3
$\begingroup$

I am looking a an efficient algorithm to compute in C derivatives of the Hurwitz zeta function $$ \zeta^{(n)}(s,a) = (-1)^{n} \sum_{k=0}^\infty \frac{\log^{n}(k+a)}{(k+a)^{s}} . $$ for $1<s$ and $0<q$.

(This question is related to the previous question Numerical evaluation of Hurwitz zeta function .)

$\endgroup$

3 Answers 3

2
$\begingroup$

$$\sum_{k\geq 0}\frac{1}{(k+a)^s} \stackrel{\mathcal{L}^{-1}}{=}\frac{1}{\Gamma(s)}\int_{0}^{+\infty}\frac{e^{(1-a)u}u^{s-1}}{e^u-1}\,du $$ so $$ (-1)^n \sum_{k\geq 0}\frac{\log(k+a)^n}{(k+a)^s} = \frac{1}{\Gamma(s)}\int_{0}^{+\infty}\frac{e^{(1-a)u}u^{s-1}\log(u)^n}{e^u-1}\,du $$ and any accurate algorithm for numerical integration can do the job.

$\endgroup$
2
  • $\begingroup$ did I get your answer wrong or is it really missing something? See my answer. $\endgroup$ Feb 6, 2019 at 15:38
  • $\begingroup$ It seems to me that this answer is wrong, because we have to take multiple derivatives of a product $u^s/ \Gamma(s)$ and not just $u^s$. Could you please check? $\endgroup$
    – Yuriy S
    Jul 15, 2019 at 21:21
2
$\begingroup$

I tried commenting on @JackD'Aurizio's answer, but I'm three reputation points shy of being able to. While the idea of using the integral representation is great, I believe the answer given by @JackD'Aurizio is in error, at least for the first derivative.

In what follows I will provide what I believe to be the correct expression for the first derivative. I believe the correct expression is $$ \zeta^{(1)}(s, a) = \frac{1}{\Gamma(s)}\int_0^\infty \frac{e^{(1-a)x}x^{s-1}\left(\log(x) - \psi_0(s) \right)}{e^x -1}dx. $$ where $\psi_0$ is the polygamma function. I obtained this by differentiating $ \zeta(s) = \frac{1}{\Gamma(s)}\int_{0}^\infty \frac{e^{(1-a)x}x^{s-1}}{e^x -1}dx$ with respect to $s$ and then applying the product and reciprocal rules to get $$ \zeta^{(1)}(s, a) = -\frac{\psi_0(s)}{\Gamma(s)}\int_0^\infty \frac{e^{(1-a)x}x^{s-1}}{e^x -1}dx + \frac{1}{\Gamma(s)}\int_0^\infty \frac{e^{(1-a)x}x^{s-1}\log(x)}{e^x -1}dx, $$ from which the result follows. Accompanying R code (for $a = 1$):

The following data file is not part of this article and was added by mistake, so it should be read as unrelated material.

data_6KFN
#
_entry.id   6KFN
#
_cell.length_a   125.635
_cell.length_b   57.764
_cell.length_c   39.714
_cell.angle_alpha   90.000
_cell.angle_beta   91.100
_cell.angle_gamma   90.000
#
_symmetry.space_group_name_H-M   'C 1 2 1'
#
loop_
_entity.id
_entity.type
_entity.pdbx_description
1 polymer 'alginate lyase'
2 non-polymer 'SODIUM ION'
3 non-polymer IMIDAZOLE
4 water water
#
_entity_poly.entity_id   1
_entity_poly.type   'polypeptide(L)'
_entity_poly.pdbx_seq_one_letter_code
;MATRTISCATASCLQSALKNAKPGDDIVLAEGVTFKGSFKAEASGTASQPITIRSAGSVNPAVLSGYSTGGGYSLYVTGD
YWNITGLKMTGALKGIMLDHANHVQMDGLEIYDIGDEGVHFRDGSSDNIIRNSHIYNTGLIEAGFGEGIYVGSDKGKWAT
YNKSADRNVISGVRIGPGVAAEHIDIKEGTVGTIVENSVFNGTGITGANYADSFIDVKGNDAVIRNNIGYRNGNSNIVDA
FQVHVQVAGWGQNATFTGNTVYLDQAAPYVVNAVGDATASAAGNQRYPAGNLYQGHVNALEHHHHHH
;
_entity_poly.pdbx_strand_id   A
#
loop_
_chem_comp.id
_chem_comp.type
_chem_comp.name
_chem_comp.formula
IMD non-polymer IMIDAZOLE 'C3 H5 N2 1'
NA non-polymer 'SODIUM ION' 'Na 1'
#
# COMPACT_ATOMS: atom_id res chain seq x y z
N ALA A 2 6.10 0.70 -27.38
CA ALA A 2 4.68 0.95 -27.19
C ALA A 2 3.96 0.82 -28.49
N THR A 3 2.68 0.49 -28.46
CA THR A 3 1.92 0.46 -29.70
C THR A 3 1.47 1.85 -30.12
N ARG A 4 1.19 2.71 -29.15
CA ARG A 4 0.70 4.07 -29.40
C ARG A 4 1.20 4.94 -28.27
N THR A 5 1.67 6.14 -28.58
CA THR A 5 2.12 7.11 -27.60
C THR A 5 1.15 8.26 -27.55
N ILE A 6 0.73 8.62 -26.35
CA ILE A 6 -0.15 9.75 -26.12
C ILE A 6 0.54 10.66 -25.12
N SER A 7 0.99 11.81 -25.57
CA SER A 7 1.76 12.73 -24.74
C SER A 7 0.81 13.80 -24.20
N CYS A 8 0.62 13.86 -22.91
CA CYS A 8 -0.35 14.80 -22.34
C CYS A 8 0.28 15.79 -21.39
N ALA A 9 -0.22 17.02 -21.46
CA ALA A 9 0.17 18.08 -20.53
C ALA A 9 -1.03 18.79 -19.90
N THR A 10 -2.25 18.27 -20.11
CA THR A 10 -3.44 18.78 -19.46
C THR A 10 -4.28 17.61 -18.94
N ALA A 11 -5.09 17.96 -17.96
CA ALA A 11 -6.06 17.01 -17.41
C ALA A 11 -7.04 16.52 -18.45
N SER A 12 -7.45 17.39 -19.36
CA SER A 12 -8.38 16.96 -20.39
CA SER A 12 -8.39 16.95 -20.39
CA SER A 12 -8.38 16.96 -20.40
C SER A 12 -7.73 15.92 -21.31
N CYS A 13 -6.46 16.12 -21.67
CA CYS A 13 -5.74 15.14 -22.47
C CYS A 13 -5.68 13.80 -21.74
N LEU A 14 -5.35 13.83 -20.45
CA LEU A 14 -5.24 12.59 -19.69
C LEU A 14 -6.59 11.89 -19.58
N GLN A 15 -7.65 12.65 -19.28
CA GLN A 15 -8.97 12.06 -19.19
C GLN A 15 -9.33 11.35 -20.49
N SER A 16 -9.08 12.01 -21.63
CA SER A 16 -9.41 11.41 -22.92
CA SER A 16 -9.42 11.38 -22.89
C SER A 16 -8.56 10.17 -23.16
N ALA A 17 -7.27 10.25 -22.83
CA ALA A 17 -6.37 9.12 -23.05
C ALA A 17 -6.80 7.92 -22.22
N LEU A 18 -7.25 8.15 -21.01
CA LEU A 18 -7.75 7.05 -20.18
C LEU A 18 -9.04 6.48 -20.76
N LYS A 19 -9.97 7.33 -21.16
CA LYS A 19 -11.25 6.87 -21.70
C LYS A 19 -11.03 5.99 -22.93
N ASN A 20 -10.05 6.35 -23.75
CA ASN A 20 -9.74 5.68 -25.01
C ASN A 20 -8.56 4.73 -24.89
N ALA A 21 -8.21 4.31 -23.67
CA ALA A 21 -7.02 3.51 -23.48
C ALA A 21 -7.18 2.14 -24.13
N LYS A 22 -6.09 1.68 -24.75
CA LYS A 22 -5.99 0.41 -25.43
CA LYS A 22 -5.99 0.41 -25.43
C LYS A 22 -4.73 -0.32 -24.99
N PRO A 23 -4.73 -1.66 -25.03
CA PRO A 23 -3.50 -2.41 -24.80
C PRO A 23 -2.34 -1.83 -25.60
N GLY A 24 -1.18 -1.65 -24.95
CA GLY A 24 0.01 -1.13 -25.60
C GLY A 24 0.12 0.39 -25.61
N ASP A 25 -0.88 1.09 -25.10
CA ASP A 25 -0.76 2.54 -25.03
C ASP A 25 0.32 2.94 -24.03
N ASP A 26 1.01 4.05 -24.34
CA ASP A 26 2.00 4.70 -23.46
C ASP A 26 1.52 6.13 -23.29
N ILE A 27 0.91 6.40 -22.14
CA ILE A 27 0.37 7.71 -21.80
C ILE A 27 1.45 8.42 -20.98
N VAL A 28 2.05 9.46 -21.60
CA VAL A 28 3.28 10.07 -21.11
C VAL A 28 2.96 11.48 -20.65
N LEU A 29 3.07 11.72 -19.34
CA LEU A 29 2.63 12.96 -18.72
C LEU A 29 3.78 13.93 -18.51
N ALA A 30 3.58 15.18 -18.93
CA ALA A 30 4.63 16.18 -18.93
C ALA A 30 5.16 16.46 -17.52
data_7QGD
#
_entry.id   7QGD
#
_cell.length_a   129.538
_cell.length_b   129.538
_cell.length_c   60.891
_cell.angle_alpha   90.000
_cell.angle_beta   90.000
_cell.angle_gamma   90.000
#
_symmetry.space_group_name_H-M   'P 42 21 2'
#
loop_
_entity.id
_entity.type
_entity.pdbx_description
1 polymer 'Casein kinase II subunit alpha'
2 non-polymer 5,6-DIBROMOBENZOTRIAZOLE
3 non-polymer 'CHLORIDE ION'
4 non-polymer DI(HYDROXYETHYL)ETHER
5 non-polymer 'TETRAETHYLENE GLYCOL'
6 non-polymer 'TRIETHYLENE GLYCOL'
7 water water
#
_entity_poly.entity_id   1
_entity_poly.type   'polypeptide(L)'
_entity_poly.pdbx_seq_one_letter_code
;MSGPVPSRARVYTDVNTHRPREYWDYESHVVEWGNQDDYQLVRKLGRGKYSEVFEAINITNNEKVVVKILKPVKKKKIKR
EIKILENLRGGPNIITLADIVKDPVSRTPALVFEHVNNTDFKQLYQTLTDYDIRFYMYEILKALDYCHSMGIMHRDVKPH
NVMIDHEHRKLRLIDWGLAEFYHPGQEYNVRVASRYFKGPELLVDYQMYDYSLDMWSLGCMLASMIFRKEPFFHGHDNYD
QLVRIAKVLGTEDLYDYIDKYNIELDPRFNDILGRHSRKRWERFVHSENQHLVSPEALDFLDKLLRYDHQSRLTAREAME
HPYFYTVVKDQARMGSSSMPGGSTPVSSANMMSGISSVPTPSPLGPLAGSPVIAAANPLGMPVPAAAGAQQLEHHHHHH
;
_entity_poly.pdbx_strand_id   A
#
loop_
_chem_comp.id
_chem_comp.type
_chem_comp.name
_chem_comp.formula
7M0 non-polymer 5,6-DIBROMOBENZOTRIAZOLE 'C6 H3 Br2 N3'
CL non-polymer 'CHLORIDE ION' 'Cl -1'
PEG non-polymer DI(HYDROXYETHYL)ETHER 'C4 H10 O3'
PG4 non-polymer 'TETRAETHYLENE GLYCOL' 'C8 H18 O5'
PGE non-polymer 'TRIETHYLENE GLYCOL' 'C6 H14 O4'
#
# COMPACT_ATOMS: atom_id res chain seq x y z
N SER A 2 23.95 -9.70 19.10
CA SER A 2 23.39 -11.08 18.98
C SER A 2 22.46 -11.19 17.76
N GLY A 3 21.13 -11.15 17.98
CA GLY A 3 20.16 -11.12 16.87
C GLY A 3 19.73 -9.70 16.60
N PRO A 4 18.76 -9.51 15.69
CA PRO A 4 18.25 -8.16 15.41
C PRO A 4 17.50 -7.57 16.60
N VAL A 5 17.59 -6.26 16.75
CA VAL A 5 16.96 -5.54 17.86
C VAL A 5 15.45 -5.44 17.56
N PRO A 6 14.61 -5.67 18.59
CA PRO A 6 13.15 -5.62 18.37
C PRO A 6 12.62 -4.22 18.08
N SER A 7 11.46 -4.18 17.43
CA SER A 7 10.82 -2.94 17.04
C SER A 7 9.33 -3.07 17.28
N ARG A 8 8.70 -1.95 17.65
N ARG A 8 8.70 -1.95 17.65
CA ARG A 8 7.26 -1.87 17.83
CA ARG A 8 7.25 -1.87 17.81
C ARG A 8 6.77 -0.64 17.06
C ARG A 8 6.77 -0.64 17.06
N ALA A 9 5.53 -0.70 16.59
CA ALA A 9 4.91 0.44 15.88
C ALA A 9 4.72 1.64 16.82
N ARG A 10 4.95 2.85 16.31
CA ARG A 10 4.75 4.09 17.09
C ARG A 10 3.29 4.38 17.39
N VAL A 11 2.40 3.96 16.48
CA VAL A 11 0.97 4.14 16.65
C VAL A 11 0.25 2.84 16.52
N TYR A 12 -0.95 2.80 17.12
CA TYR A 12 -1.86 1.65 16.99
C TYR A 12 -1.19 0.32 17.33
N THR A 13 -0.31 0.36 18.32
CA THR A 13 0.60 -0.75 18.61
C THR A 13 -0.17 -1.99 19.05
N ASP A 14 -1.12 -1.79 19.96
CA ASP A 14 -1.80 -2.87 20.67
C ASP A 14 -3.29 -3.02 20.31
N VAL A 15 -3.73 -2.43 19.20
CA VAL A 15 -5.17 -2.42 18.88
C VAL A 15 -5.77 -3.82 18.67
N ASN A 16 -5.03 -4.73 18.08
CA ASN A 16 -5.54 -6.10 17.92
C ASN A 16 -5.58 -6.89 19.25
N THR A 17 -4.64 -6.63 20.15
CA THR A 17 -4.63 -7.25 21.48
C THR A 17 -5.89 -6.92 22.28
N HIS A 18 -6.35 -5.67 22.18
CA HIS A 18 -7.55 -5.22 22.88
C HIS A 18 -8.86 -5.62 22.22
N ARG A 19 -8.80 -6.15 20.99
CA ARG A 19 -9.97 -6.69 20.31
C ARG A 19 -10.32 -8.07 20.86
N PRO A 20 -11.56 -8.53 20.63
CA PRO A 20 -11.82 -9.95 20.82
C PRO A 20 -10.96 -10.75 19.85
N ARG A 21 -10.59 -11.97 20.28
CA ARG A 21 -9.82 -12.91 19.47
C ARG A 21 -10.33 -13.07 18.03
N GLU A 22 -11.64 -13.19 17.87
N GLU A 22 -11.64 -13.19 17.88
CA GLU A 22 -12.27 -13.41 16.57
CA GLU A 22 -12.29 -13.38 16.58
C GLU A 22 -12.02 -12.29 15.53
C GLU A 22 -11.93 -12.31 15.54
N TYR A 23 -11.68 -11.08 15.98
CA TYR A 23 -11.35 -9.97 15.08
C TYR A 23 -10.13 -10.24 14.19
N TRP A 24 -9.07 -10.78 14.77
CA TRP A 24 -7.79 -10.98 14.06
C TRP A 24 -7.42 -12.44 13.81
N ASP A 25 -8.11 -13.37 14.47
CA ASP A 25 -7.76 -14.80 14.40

zeta_int <- function(s){
  func <- function(x){
    x^(s-1)/(exp(x) - 1)
  }
  func <- Vectorize(func)
  return(integrate(func, 0, Inf)$value/gamma(s))
}
zeta_deriv <- function(s){
  k <- digamma(s)
  func <- function(x){
    (x^(s-1) *(log(x) - k))/(exp(x) -1)
  }
  func <- Vectorize(func)
  ans <- integrate(func, 0, Inf)$value/gamma(s)
  return(ans)
}
####
# Testing
ss <- 3/2
zeta_int(ss)
VGAM::zeta(ss)
zeta_deriv_alt(ss)
VGAM::zeta(ss, deriv = 1)

I know this does not answer the question as posed, but I think it's a valid contribution nonetheless.

$\endgroup$
1
$\begingroup$

If you can handle working in C++ rather than C, use the Chebyshev transform in Boost.Math. You will need a way of evaluate the Hurwitz zeta function to compute its value at the Chebyshev nodes, but once you do, you'll get a stable method of numerical differentiation via differentiating the associated Chebyshev series.

$\endgroup$

You must log in to answer this question.

Not the answer you're looking for? Browse other questions tagged .